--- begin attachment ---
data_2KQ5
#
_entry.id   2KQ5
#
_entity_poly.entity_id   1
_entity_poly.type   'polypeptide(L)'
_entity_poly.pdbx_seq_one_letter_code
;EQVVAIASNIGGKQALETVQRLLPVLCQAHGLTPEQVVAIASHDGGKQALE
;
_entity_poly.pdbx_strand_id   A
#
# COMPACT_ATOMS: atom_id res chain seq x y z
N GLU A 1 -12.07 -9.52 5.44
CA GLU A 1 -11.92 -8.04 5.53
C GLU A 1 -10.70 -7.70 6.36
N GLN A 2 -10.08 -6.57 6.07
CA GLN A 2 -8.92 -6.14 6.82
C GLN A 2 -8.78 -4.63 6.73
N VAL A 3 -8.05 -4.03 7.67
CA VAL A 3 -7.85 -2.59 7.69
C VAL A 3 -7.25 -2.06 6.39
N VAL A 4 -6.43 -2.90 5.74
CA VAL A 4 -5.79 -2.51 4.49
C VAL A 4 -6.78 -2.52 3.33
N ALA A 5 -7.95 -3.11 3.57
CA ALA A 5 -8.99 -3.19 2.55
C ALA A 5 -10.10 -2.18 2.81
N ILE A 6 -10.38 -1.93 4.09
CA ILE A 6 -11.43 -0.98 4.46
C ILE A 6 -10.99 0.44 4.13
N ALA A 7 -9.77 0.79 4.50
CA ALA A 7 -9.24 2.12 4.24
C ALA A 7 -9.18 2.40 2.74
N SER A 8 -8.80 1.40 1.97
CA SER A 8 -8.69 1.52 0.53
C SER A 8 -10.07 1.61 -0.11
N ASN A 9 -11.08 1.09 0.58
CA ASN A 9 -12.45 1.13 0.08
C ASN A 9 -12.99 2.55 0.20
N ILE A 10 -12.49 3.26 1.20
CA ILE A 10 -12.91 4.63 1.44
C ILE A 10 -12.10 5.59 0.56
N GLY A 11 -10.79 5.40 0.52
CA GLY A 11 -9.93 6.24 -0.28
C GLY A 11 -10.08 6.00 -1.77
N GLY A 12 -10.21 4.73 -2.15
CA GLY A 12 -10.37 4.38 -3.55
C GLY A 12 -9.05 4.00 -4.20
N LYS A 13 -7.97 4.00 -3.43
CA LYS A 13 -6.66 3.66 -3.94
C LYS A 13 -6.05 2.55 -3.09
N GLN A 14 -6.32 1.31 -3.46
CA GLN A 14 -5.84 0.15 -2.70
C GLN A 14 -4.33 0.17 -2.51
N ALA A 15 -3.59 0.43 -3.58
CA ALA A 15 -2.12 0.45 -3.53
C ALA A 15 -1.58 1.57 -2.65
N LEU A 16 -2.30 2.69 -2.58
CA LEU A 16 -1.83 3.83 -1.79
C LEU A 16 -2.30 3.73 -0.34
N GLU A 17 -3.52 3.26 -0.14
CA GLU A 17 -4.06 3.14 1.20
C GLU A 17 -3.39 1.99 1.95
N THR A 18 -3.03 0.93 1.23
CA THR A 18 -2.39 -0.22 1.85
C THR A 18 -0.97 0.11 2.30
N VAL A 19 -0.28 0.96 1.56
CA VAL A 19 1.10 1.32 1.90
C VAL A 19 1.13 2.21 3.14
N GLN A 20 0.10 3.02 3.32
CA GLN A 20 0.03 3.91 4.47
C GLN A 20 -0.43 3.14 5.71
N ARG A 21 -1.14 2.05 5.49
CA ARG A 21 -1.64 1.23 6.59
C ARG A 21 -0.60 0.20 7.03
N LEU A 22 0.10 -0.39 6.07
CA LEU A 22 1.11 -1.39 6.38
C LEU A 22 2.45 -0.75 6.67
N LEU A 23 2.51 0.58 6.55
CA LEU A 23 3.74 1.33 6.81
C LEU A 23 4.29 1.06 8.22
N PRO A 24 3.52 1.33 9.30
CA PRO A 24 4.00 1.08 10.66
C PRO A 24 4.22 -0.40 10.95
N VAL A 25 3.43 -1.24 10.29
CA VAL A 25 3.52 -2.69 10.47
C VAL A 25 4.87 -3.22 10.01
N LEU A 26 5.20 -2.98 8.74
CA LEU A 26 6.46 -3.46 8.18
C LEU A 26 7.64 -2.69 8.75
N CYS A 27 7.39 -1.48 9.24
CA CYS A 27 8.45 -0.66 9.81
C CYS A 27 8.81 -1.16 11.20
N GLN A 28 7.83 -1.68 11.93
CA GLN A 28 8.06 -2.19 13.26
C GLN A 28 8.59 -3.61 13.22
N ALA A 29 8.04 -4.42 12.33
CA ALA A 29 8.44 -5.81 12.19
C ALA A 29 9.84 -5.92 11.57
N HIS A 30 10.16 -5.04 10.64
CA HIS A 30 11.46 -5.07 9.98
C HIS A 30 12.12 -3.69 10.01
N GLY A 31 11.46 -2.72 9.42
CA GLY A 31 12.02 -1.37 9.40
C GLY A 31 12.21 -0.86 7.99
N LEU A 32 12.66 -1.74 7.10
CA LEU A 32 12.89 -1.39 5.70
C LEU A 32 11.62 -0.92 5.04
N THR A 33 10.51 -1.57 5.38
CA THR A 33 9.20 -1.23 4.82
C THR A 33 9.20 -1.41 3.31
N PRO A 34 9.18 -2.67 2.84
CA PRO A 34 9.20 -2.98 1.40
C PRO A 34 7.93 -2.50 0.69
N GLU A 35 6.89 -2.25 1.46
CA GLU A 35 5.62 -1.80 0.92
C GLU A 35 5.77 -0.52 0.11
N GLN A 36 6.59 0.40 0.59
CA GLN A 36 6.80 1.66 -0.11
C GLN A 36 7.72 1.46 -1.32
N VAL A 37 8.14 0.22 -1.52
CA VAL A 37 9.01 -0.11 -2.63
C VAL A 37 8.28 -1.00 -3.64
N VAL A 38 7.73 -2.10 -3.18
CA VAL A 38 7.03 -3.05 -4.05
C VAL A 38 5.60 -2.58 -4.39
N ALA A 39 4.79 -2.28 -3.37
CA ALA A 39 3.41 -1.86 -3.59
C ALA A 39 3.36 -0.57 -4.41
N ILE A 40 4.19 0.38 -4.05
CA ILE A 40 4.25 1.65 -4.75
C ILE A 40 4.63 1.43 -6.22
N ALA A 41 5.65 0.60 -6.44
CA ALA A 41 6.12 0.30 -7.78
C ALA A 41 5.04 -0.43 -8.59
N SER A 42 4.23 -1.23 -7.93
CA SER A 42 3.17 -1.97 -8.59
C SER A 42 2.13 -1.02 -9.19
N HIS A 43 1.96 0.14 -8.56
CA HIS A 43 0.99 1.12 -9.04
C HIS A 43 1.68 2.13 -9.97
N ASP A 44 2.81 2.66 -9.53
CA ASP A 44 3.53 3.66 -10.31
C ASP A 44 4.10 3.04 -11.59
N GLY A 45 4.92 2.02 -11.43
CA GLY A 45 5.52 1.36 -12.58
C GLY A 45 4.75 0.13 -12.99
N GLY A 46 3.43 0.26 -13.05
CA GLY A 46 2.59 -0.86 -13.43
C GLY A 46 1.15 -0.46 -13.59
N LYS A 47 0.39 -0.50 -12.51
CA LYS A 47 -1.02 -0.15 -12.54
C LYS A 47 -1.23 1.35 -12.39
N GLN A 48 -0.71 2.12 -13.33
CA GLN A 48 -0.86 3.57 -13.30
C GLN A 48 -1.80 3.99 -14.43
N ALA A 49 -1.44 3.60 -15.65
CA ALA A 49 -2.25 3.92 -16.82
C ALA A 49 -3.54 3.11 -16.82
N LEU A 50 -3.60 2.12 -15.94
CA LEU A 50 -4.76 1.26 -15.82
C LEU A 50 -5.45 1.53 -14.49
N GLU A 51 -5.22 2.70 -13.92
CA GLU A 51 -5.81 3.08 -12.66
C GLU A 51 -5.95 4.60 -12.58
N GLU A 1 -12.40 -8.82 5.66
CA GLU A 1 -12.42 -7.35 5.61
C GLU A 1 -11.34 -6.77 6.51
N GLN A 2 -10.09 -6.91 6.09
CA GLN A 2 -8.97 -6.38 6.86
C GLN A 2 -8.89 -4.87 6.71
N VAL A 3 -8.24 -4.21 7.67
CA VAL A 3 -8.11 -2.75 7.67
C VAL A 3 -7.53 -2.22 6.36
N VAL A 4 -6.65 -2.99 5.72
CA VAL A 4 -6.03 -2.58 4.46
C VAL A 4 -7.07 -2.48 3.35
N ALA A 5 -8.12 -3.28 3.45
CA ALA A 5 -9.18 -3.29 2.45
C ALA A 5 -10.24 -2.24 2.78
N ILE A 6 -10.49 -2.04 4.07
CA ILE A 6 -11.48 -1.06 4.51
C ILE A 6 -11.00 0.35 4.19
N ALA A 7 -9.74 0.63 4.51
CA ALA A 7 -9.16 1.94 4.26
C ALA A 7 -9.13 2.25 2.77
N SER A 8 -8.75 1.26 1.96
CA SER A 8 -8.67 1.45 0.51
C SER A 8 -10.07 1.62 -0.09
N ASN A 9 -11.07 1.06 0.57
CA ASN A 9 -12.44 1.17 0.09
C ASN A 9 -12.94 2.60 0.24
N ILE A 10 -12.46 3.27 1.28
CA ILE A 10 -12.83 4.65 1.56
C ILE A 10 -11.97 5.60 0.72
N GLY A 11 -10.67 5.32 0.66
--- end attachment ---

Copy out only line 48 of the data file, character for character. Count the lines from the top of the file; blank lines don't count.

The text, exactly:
C GLY A 12 -9.05 4.00 -4.20